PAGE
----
When our twins were born in 2019, I took six weeks off work. My husband did too—thanks to his then-employer’s family leave plan, offered equally to new mothers and fathers alike—and it’s impossible to overstate how indispensable his leave became.
It wasn’t that I had a difficult physical recovery. Mercifully, I didn’t, especially by the standard of multiples pregnancies. But I found I couldn’t set myself up for tandem nursing alone, which meant that without my husband’s help, I would have been nursing 50 percent of my hours every day—not my waking hours, all my hours. And if each twin took a full hour to eat, every two hours, nursing would’ve occupied 100 percent of my days and nights. I literally could not have done it by myself.
I’ve been thinking about the importance of paid family leave again recently, both because of personal circumstance—we’ve had some childcare disruptions, and once again my husband’s job made it possible for him to shoulder that task—and because it’s the subject of increasing political attention.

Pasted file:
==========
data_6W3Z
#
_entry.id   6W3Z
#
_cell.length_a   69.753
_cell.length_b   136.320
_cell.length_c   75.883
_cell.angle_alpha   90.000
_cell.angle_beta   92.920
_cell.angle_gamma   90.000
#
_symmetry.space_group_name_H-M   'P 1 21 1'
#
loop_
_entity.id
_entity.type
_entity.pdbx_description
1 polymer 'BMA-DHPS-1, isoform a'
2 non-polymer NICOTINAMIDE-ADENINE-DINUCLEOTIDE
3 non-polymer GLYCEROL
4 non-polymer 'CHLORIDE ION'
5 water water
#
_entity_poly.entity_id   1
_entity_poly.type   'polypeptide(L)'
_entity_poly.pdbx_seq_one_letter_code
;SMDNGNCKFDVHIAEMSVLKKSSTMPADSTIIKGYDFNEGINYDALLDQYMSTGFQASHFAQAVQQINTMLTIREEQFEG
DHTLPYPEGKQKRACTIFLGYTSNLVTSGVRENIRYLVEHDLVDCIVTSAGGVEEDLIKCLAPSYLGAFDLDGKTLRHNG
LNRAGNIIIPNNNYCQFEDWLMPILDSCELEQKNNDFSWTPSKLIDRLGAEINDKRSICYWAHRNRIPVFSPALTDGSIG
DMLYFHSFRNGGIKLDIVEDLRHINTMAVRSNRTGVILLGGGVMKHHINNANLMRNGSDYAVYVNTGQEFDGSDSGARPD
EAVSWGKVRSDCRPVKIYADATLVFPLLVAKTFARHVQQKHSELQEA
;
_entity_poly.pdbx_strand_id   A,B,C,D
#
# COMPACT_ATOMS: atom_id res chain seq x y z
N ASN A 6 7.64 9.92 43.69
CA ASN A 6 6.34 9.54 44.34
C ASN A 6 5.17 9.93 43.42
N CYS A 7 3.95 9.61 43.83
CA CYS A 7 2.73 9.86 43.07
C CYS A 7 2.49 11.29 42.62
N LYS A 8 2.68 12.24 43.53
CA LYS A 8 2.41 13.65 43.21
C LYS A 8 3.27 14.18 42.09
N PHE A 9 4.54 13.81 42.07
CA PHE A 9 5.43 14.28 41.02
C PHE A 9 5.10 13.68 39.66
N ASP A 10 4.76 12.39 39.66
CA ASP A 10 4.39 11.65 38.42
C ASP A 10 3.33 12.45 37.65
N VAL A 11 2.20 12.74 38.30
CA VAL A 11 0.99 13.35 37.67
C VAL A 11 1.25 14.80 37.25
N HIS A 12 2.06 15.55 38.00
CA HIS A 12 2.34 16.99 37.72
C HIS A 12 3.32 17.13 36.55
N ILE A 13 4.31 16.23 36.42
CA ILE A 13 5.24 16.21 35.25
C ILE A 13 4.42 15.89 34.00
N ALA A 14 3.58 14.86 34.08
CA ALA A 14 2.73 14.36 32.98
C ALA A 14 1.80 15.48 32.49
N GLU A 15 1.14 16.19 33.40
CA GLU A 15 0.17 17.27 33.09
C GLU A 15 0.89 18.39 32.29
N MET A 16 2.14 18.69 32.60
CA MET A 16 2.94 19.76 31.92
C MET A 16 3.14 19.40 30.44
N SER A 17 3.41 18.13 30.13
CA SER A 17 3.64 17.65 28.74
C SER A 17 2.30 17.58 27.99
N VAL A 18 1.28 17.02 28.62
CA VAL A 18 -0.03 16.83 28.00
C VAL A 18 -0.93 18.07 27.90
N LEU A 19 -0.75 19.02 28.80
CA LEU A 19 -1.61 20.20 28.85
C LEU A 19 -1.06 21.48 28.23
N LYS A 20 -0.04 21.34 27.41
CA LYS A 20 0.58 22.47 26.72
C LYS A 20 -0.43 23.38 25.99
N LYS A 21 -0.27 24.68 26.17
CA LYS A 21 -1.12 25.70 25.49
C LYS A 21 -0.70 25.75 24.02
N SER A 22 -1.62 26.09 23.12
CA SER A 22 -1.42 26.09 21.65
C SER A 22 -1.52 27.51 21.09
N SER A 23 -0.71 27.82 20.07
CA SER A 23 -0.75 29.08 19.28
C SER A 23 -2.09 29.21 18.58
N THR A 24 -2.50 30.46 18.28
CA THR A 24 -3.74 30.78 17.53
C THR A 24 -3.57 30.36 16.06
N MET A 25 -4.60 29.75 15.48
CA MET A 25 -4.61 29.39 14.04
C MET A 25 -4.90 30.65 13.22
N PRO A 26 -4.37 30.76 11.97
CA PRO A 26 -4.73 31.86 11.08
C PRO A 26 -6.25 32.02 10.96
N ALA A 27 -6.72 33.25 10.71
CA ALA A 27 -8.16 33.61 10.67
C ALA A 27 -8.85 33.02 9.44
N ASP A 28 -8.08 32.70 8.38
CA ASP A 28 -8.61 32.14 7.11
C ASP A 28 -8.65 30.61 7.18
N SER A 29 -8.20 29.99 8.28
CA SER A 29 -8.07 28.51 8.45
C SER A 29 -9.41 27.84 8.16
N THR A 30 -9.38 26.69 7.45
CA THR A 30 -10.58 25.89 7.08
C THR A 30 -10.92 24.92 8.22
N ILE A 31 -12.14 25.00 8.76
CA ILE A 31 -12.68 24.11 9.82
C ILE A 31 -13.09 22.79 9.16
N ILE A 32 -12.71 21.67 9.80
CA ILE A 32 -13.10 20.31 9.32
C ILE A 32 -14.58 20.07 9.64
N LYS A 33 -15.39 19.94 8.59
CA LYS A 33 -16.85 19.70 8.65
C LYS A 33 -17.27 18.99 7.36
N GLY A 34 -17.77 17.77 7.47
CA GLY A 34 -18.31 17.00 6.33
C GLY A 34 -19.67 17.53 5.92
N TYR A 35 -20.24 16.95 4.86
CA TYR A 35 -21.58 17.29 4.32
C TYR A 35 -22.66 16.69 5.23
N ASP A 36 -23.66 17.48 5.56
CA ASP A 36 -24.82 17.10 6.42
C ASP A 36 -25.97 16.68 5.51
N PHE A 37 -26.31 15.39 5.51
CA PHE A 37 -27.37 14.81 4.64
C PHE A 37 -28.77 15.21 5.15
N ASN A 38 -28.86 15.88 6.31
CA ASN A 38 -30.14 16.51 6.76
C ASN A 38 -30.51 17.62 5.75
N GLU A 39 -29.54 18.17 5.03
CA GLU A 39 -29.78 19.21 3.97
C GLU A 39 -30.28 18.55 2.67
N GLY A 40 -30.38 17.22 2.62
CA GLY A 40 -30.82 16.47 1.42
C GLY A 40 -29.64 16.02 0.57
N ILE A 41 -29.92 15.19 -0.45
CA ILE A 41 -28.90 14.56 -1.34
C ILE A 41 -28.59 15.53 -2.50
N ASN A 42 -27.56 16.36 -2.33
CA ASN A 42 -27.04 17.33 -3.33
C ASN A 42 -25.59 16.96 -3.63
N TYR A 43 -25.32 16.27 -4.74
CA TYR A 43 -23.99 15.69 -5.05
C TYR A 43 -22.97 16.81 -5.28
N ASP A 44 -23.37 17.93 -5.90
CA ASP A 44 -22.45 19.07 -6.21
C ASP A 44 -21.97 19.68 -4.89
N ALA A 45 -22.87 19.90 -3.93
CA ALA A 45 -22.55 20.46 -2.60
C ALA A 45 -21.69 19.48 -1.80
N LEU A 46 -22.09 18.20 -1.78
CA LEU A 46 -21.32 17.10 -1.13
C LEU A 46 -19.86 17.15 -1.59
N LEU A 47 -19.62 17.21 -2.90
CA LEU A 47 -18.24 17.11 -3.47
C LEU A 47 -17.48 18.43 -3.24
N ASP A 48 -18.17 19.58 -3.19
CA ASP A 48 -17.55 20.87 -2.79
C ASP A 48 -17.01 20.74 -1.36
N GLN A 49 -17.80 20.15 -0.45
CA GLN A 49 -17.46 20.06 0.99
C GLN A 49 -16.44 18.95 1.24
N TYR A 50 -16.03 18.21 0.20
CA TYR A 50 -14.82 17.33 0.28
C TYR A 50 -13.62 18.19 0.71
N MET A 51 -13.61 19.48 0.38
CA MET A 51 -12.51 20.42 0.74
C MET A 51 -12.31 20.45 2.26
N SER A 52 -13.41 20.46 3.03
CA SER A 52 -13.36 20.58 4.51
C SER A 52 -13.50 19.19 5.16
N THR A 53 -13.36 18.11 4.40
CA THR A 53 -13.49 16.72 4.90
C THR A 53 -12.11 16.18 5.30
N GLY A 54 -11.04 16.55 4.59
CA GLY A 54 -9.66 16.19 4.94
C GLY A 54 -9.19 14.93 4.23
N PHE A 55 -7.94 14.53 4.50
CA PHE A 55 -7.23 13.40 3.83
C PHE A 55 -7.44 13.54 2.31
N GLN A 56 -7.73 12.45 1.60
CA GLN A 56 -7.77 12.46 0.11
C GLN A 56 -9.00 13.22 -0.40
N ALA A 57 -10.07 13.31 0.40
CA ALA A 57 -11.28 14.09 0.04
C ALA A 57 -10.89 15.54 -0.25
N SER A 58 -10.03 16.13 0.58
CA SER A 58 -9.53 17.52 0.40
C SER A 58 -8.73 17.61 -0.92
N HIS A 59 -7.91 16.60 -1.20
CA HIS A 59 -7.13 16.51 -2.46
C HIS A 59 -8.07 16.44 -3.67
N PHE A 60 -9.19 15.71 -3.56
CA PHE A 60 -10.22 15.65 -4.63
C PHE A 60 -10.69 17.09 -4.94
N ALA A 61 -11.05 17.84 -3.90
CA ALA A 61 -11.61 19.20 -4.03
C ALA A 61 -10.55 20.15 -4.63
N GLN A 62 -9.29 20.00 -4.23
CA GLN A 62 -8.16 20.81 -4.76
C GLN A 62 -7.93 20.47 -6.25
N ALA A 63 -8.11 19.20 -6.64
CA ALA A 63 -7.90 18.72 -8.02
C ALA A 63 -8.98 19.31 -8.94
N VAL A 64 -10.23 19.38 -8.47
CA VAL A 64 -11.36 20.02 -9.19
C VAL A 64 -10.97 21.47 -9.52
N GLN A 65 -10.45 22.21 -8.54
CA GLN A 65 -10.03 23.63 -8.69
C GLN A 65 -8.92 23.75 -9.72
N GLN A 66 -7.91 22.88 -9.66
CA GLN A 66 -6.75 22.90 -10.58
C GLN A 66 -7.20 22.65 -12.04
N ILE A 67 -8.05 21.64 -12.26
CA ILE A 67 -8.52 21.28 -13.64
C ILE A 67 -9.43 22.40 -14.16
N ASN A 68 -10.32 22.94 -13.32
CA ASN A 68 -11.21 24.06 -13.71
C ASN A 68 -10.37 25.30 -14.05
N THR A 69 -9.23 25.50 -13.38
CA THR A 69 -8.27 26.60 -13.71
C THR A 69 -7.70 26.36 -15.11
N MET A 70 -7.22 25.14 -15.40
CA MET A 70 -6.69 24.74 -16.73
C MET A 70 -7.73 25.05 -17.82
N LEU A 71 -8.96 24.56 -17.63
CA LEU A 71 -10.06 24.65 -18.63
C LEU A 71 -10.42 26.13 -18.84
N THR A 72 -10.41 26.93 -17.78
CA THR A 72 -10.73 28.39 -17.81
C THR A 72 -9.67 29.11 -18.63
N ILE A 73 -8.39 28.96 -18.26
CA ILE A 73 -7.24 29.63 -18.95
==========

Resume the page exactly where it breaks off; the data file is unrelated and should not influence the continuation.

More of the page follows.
Paid family leave is financially messy in the United States, where many of our benefits come through our employers. Some smaller businesses and organizations truly wouldn’t be able to comply with a mandate to provide lengthy leave, unless it were subsidized at a high enough level to pay both a new hire and the person on leave.
If employers of any size believe they can’t afford to comply, they might respond by refusing to hire people—especially women—who strike them as likely to have more children.
Moreover, one poll shows lower- and working-class families (who are least likely to have paid family leave now) strongly prefer having one parent (usually the mother) at home full time, which partly shifts the paid leave issue to a single-income household issue. These families also rank cash assistance or wage subsidies over leave if asked to choose among federal childcare support options.
But if the execution side of this issue is complex, the Christian stance is simple: We should provide the best family leave possible. Christians who own or manage businesses ought to lead the way on family leave, based on three Christian convictions.